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Brazilian Journal of Microbiology

Print version ISSN 1517-8382

Braz. J. Microbiol. vol.43 no.1 São Paulo Jan./Mar. 2012 



16S rRNA gene-based identification of bacteria in postoperative endophthalmitis by PCR- Denaturing Gradient Gel Electrophoresis (PCR-DGGE) fingerprinting



Yendi Navarro-NoyaI; César Hernández-RodríguezI; Juan C. ZentenoIII,IV; Beatriz Buentello-VolanteIII; Mario E. Cancino-DíazII; Janet Jan-RobleroI; Juan C.Cancino-DíazI,*

IDepartamento de Microbiología, Escuela Nacional de Ciencias Biológicas-IPN, Mexico, D.F. Mexico
IIDepartamento de Inmunología,  Escuela Nacional de Ciencias Biológicas-IPN, Mexico, D.F. Mexico
IIIInstituto de Oftalmología Fundación Conde de Valenciana, Mexico, D.F. Mexico
IVDepartamento de Bioquímica, Facultad de Medicina, UNAM, Mexico, D.F., Mexico




Conventional microbiological culture techniques are frequently insufficient to confirm endophthalmitis clinical cases which could require urgent medical attention because it could lead to permanent vision loss. We are proposing PCR-DGGE and 16S rRNA gene libraries as an alternative to improve the detection and identification rate of bacterial species from endophthalmitis cases.

Key words: endophthalmitis, Staphylococcus epidermidis, PCR, DGGE.



Microbiological endophthalmitis diagnosis is performed routinely by conventional microbiological culture techniques (CMCT) and microscopic examination of vitreous and aqueous humors. However, the sensitivity of bacterial detection from aqueous and vitreous humor using CMCT is low, ranging from 25% to 56% of cases (2, 4, 17). The low sensitivity of CMCT is due to various factors such as small quantity of specimen, fixation of microorganisms to solid surfaces (intraocular lens, lens fragments, capsule) and consequent decrease of cells in the vitreous/aqueous humor, use of antibiotics before the collection of clinical material and the presence of fastidious microorganisms such as agents causing endophthalmitis (17). The application of PCR-based molecular techniques increases significantly the cases of confirmed endophthalmitis and has prompted their growing utilization in this setting (3). PCR–Denaturing Gradient Gel Electrophoresis (PCR–DGGE) is a sensitive technique based on differential melting and separation of similar-sized PCR-amplicons in a linear urea-formamide gradient (15). PCR-DGGE has been employed as an alternative for bacteria detection in conjunctival samples (22,23), however, to our knowledge, this procedure has not been applied in vitreous samples from suspected endophthalmitis cases. Due to the high incidence of cases not detected by CMCT in vitreous samples, which require urgent medical attention since it could lead to vision loss, in this study we used a procedure based on PCR-DGGE in order to solve this problem.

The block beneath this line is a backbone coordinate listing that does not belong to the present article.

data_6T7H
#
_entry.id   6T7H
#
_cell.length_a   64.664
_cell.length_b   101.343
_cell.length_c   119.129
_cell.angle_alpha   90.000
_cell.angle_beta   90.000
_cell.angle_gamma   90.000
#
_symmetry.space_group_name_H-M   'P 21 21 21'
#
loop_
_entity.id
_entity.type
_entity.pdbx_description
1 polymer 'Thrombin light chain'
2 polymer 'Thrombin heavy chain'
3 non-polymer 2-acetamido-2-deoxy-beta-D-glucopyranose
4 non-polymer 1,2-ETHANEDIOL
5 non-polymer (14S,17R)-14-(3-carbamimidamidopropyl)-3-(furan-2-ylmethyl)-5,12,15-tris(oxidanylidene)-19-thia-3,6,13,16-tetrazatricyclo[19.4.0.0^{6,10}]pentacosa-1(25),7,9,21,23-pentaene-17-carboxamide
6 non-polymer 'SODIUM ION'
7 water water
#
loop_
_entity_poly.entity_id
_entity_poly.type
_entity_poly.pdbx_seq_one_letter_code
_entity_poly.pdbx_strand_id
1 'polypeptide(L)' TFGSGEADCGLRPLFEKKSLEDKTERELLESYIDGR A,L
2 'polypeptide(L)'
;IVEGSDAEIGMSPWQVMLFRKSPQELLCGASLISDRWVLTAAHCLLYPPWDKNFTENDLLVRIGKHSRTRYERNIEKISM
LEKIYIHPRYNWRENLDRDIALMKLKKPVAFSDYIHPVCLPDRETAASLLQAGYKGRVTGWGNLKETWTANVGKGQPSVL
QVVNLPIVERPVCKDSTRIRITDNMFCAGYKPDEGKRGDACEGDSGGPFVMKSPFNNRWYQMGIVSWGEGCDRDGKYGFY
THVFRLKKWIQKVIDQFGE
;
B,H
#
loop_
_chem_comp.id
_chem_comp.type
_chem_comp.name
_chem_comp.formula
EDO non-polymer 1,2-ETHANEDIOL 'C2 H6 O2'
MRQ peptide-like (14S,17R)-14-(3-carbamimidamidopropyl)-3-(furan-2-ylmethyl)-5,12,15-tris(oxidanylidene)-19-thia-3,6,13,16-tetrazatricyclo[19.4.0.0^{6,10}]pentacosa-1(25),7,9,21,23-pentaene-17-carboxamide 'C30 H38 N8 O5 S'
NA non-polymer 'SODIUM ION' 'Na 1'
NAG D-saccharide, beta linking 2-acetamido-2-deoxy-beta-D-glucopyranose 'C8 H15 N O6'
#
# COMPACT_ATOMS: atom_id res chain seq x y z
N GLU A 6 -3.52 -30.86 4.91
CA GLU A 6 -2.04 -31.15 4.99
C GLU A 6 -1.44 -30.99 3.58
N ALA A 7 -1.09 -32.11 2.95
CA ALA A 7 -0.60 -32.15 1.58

The vitreous samples of 24 patients with postoperative endophthalmitis were obtained mainly by vitrectomy. All vitreous samples were previously analyzed by CMCT and there was no bacterial growth. This study was approved by the ethics review board from our institution, and patients was agreed with their participation in the study.  Total vitreous DNAs were extracted from 20 µL of vitreous sample using DNeasy Tissue kit (Qiagen, CA, USA). The DNA extracted was used as template to amplify the V3 hypervariable region of the bacterial 16S rRNA gene by PCR according to Muyzer et al. (15). The PCR products were analyzed using a DCode mutation detection system, following the procedure described by the manufacturer (Bio-Rad Laboratories, Hercules, CA). Twenty µL of PCR samples were applied to 8% (w/v) polyacrylamide gels prepared in 1 x TAE buffer. The denaturing gradients contained 40-60% denaturant [100% denaturant corresponds to 7 M urea and 40% (w/v) formamide]. Electrophoresis was performed at 85 V and 60°C during 16 h. DGGE gels were fixed and DNA bands were visualized by silver staining.